The small brick building on Madison Street where unruly people were once locked up when they imbibed too much may someday be a place to stop by for a drink.
The brick building, used for storage for years, was originally the town’s jail. The Newnan Downtown Development Authority has been looking at possibilities for the structure for months.
Several years ago, a landscape architecture student from the University of Georgia took a look at the jail and offered simple designs for the building as a restaurant-bar or as an office.
No decision has been made about what to do with the building – or even how to actively market it.
“There are great opportunities for it,” said Assistant City Manager Hasco Craver IV.
“We would love to see something there eventually,” Courtney Harcourt, the city’s Main Street manager, said Friday. She said city has not had specific proposals regarding use of the building.
Harcourt said she hopes the eventual use is one where the building continues to be identified as the historic old city jail.
A bar or pub is a possible use for the structure.
“There are no regulatory issues as far as the distance from schools, churches and rehabilitation facilities,” Harcourt said.
The probation offices are nearby, but they are not classified as a treatment facility.
Harcourt said brew pubs are often at the edge of downtown area. Being in the margin between industrial and commercial is seen as “sort of hip,” she said.
The current zoning is light industrial, which would allow someone to actually manufacture beer there.
“We allow for microbreweries in industrial zoning only,” Craver said.
Casey Smith, who runs Redneck Gourmet and is chairman of the DDA, said in September that making the area around and behind the jail “a little more presentable” could help market it – and help people see possibilities for the building.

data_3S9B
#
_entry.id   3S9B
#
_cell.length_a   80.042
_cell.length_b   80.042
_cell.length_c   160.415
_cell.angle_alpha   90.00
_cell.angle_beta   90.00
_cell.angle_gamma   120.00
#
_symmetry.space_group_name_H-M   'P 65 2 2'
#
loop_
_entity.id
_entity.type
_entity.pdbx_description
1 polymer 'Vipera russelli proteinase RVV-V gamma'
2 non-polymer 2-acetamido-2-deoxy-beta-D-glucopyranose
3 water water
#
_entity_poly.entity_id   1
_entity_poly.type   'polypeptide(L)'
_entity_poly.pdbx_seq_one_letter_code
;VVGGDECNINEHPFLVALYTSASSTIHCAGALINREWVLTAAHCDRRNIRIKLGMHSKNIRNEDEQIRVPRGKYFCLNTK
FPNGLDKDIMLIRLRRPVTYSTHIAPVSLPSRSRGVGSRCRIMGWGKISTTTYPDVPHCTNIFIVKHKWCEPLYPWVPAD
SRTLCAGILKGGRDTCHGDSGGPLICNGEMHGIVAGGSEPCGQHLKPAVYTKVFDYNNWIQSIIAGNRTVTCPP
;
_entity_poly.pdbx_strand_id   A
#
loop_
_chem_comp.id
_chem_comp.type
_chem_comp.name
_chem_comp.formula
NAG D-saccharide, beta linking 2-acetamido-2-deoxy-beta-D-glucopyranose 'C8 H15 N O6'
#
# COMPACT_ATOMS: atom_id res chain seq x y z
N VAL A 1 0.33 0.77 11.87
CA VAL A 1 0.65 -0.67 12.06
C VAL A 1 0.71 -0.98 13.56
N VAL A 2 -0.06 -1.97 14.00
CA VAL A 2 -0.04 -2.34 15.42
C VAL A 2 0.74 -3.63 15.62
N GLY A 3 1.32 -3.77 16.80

Craver said a water tower at one time stood behind the jail.
“There’s actually still a pad,” he said. “The property does rest on a slope, as well.”
Newnan Mayor Keith Brady shared similar thoughts, saying at at DDA meeting that the land around the jail is “critical to” the project. Thinking about adjacent and nearby parking is also part of the process.
In September, Harcourt told DDA members she had contacted Jailhouse Brewery in Hampton, which is located in a former city jail.
“The door’s always open if they want to come check it out,” she said.
It seems likely the DDA will take steps to determine what the ideal future for the small brick building is during 2018.
While Craver said the city could simply “let the market decide what the best use is,” there also have been discussions “about actually having somebody come here and tell us what the best use is.”
“We need to hire somebody to give us some ideas … about what might go on there,” Brady said.
“The DDA shouldn’t wait on somebody else to take the lead on it,” DDA member Ray DuBose, who also serves on the city council, said at DDA meeting last year. “Don’t wait on somebody else to do it.”]